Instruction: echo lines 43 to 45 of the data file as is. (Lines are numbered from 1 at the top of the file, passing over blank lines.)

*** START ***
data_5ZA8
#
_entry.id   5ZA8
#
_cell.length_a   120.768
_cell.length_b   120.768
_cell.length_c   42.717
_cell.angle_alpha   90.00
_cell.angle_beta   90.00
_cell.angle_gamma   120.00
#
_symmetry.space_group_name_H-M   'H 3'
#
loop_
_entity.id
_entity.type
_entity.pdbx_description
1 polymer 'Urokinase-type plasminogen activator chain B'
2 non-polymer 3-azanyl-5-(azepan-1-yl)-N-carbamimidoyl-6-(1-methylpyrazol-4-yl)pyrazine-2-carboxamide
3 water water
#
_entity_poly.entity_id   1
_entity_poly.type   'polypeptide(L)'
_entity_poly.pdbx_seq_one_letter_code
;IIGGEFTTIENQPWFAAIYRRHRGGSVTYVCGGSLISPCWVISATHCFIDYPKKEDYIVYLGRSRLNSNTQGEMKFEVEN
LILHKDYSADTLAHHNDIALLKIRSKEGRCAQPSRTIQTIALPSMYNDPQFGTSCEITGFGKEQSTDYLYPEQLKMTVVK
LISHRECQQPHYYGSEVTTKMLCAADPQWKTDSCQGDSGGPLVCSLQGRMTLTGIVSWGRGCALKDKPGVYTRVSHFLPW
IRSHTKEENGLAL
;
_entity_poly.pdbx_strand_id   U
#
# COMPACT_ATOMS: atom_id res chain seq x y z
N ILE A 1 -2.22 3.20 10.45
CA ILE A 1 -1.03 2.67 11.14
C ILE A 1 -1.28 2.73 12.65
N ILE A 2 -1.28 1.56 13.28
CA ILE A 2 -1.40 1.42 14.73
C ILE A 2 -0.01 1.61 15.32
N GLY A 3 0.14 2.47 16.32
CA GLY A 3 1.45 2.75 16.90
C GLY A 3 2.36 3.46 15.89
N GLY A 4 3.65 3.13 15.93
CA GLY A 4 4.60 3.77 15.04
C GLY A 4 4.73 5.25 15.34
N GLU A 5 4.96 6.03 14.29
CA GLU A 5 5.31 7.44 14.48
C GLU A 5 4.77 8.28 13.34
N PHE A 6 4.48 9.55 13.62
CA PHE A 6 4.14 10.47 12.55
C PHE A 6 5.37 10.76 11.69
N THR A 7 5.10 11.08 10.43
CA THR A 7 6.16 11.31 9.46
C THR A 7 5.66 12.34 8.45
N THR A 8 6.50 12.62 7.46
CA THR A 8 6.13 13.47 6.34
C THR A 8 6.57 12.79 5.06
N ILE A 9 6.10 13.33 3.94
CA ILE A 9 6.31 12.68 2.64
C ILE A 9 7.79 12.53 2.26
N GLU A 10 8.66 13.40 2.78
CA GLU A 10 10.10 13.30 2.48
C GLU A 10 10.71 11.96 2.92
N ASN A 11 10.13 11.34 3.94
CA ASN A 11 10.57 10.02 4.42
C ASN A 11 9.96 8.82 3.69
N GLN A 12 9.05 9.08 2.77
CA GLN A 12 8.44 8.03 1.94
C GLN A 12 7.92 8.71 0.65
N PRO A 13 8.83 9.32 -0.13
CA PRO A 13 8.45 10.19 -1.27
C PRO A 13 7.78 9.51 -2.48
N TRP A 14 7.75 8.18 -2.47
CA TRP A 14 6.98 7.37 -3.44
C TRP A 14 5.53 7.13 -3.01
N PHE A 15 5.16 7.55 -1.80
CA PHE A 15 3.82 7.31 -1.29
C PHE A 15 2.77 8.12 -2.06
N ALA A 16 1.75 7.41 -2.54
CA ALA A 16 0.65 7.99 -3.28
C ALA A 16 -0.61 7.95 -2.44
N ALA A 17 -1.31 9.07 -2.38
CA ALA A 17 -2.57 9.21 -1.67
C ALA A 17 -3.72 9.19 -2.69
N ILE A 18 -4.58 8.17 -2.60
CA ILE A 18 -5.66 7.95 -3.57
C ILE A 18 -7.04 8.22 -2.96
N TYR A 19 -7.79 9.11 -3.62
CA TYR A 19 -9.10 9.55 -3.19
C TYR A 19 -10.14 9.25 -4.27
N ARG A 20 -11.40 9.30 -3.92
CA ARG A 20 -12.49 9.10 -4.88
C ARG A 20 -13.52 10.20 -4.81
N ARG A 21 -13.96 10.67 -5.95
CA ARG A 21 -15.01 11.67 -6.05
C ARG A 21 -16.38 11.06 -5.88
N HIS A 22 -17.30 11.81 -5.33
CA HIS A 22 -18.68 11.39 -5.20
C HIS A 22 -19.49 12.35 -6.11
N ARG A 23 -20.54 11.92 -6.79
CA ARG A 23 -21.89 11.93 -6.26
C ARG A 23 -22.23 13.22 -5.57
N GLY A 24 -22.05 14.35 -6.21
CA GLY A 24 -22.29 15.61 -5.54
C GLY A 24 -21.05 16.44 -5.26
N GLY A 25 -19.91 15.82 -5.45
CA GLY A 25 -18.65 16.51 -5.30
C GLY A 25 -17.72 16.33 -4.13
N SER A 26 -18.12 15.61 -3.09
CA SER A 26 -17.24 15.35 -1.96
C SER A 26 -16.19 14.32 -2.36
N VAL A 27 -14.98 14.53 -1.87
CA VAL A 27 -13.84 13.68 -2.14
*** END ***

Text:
CA GLY A 4 4.60 3.77 15.04
C GLY A 4 4.73 5.25 15.34
N GLU A 5 4.96 6.03 14.29